Saturday on Planet Earth

There’s snow on the ground in Moscow.

I hadn’t realised that Easter in the absence of growing things would feel so much less like Easter. There are a number of trees outside, but they are completely bare. Whitish-brownish heaps of snow shovelled from the roads and pavements don’t look like they’re planning to melt any time soon. The greenest things on the streets are fence posts and traffic lights. It’s also not Easter anyway, according to the Julian calendar.

It is Gregorian Easter Saturday, though, and I’m trying to believe in resurrection – resurrection, as opposed to the resurrection. The resurrection is and always has been glorious and elusive. In a distant time and place the much-loved and even-more-loving Lord appeared unexpectedly, disappeared, appeared again, gave many convincing proofs that he was alive, was as frank and baffling as ever, and finally moved on, up into the clouds. Too good to be true, or so good it just might be more true than anything: either way, probably not more difficult to accept as historical fact in snow than at any other time.

But to believe in resurrection when it looks like Always Winter And Never Christmas is a challenge. Believing that spring will come, reasonable though the belief is, takes a bit of energy. Believing that there is life, boundless life, for every person in this block of flats, in this city, for a whole society, is mind-boggling. That every person labouring hard in the face of whatever difficulty could be helped, have hope. That every person on the streets could be rehoused and restored. That the resurrection of Jesus not only happened back there and then but could have real and wonderful consequences in the real and not quite so wonderful circumstances of ordinary life. Belief gets tired, can’t always jump that high, perhaps doesn’t even make the attempt. And the thought that, as a Christian, one’s meant to be empowered to bring this life to people, often results only in a sense of general incompetence.

Now a man who was lame from birth was being carried to the temple gate called Beautiful, where he was put every day to beg from those going into the temple courts. When he saw Peter and John about to enter, he asked them for money. Peter looked straight at him, as did John.

Then Peter said, “Look at us!” So the man gave them his attention, expecting to get something from them. Then Peter said, “Silver or gold I do not have, but what I do have I give you. In the name of Jesus Christ of Nazareth, walk.” Taking him by the right hand, he helped him up, and instantly the man’s feet and ankles became strong. He jumped to his feet and began to walk…

I read this recently and thought of the disabled ex-soldiers who collect money on the Moscow metro. They seem strong, hardy, resilient. At least one, having lost both legs, sits on a little wooden board on wheels, wears fingerless gloves and pushes himself along with his fists on the ground. I do dream of seeing him healed and carrying his own wooden board up the escalators to daylight. But it seems like fantasy. In practice, I’m generally better provided with silver and gold than with faith for such things to happen.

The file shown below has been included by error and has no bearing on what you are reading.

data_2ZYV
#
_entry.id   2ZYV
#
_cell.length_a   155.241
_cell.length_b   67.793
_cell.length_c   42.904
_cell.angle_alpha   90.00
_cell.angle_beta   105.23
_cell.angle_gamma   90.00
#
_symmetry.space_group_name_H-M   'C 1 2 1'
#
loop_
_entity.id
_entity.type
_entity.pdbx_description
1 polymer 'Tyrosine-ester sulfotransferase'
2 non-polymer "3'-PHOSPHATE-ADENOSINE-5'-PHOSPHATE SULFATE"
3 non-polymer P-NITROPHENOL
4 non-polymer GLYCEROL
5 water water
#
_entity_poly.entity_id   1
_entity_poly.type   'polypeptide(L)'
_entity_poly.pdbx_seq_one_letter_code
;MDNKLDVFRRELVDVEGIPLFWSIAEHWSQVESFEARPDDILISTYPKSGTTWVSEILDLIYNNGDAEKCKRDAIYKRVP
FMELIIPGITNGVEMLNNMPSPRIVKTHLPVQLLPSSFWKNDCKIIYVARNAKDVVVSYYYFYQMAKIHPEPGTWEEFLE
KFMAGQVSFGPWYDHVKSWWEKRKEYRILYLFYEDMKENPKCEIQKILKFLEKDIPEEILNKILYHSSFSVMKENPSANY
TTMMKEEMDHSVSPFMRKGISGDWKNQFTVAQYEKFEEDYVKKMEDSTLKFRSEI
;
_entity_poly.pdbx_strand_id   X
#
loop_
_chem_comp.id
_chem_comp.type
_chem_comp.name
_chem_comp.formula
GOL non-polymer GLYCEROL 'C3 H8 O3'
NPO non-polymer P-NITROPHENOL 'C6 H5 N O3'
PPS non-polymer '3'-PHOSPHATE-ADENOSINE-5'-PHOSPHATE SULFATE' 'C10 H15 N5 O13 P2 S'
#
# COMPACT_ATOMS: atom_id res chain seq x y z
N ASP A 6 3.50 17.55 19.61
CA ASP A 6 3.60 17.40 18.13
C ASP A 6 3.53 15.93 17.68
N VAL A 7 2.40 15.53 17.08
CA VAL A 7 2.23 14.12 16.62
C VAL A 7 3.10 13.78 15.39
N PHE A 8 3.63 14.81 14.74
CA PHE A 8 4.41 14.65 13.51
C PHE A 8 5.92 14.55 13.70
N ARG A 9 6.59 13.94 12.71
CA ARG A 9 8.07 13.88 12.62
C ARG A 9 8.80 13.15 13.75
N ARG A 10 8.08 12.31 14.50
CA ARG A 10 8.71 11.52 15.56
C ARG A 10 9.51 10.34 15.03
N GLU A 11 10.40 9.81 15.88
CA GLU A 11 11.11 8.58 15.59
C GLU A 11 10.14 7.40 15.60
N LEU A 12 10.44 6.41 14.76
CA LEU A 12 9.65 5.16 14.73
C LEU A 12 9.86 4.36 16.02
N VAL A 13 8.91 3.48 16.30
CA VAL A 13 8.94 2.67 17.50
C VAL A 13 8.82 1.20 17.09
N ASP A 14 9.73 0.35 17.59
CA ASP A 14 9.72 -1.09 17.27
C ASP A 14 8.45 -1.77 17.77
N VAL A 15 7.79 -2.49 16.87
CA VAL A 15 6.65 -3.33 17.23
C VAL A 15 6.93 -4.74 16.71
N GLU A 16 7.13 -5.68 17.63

Still if Christ after his resurrection was sudden and strange, coming and going, for the people who knew him and saw him then, perhaps the unreal-seeming Real Life that the Easter story promises is not so far from the rest of the world: hidden behind a thin wall, invisible, unnoticed in the crowd but still there, likely at any moment to stroll up or suddenly burst in. They saw things that we only dream of, but they were surprised by it all, so perhaps we will be, too. ‘Easter makes him dangerous. Easter means he must be loose out there somewhere.’ The snow was still on the ground when they started to say that Aslan was on the move. Jesus was born in a stable, died along with other men according the Romans’ usual routine, and rose quietly on a Sunday morning when most of the town was asleep. Today I believe in the resurrection and in resurrection. I believe it happened, and I believe it is coming.


[Note: The title and ‘Easter makes him dangerous’ quote come from Philip Yancey’s The Jesus I Never Knew; the passage about Peter and John is Acts 3:2-8.]

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2 Responses to Saturday on Planet Earth

  1. Alison Kolosova says:

    Dear Lucy, I do know exactly how you felt on that day. Perhaps it’s one reason Russia clings to the way of calculating Easter that means it falls later. The last week of April and the first week of May bring such a resounding burst of spring that makes you feel the celebration of the resurrection with every fibre of your being. Actually, Orthodox Easter isn’t calculated according to either the Gregorian or Julian calendar. It falls outside of the calendar entirely. The Gregorian and Julian calendars are 13 days apart and this year, Orthodox and Western Easter are 5 weeks apart! So there’s something to think about. By the way, have you thought about how Christians in the southern hemisphere cope with Easter being in the autumn?

    • lucysixsmith says:

      Oops! I should have done my research properly about the different calculations of Easter. Rather jumped to conclusions there! If I’d thought about it, I’d have realised that the gap was too large… Though I’m certainly looking forward to having Easter all over again, and the spring with it! Your point about the differences in the southern hemisphere is interesting too — I hadn’t thought about that either…

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